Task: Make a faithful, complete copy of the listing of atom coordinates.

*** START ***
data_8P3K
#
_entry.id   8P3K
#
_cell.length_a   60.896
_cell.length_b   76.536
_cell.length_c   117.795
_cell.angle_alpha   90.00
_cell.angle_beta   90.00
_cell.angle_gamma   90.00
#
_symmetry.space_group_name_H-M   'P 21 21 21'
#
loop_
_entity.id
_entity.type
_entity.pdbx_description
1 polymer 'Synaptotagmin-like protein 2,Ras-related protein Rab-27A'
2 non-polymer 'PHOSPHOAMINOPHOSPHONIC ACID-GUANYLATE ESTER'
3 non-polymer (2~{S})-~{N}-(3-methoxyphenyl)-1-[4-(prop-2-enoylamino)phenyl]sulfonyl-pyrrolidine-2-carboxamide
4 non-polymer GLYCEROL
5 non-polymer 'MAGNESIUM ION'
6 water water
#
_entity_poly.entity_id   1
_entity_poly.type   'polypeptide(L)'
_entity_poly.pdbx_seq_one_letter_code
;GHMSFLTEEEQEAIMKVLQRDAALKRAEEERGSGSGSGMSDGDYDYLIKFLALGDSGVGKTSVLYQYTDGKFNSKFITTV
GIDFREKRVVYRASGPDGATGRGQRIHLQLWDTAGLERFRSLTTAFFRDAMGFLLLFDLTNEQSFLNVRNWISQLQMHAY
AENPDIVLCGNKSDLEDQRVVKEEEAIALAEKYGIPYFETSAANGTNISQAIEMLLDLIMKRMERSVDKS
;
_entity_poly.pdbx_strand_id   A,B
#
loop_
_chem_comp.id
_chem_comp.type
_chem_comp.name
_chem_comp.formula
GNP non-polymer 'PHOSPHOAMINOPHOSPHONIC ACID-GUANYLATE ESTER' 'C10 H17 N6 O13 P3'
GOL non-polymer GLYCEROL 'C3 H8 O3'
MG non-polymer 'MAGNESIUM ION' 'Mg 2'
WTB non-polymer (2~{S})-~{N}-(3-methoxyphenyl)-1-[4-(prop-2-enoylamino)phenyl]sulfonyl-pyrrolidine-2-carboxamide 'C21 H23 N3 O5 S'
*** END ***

data_8P3K
#
_entry.id   8P3K
#
_cell.length_a   60.896
_cell.length_b   76.536
_cell.length_c   117.795
_cell.angle_alpha   90.00
_cell.angle_beta   90.00
_cell.angle_gamma   90.00
#
_symmetry.space_group_name_H-M   'P 21 21 21'
#
loop_
_entity.id
_entity.type
_entity.pdbx_description
1 polymer 'Synaptotagmin-like protein 2,Ras-related protein Rab-27A'
2 non-polymer 'PHOSPHOAMINOPHOSPHONIC ACID-GUANYLATE ESTER'
3 non-polymer (2~{S})-~{N}-(3-methoxyphenyl)-1-[4-(prop-2-enoylamino)phenyl]sulfonyl-pyrrolidine-2-carboxamide
4 non-polymer GLYCEROL
5 non-polymer 'MAGNESIUM ION'
6 water water
#
_entity_poly.entity_id   1
_entity_poly.type   'polypeptide(L)'
_entity_poly.pdbx_seq_one_letter_code
;GHMSFLTEEEQEAIMKVLQRDAALKRAEEERGSGSGSGMSDGDYDYLIKFLALGDSGVGKTSVLYQYTDGKFNSKFITTV
GIDFREKRVVYRASGPDGATGRGQRIHLQLWDTAGLERFRSLTTAFFRDAMGFLLLFDLTNEQSFLNVRNWISQLQMHAY
AENPDIVLCGNKSDLEDQRVVKEEEAIALAEKYGIPYFETSAANGTNISQAIEMLLDLIMKRMERSVDKS
;
_entity_poly.pdbx_strand_id   A,B
#
loop_
_chem_comp.id
_chem_comp.type
_chem_comp.name
_chem_comp.formula
GNP non-polymer 'PHOSPHOAMINOPHOSPHONIC ACID-GUANYLATE ESTER' 'C10 H17 N6 O13 P3'
GOL non-polymer GLYCEROL 'C3 H8 O3'
MG non-polymer 'MAGNESIUM ION' 'Mg 2'
WTB non-polymer (2~{S})-~{N}-(3-methoxyphenyl)-1-[4-(prop-2-enoylamino)phenyl]sulfonyl-pyrrolidine-2-carboxamide 'C21 H23 N3 O5 S'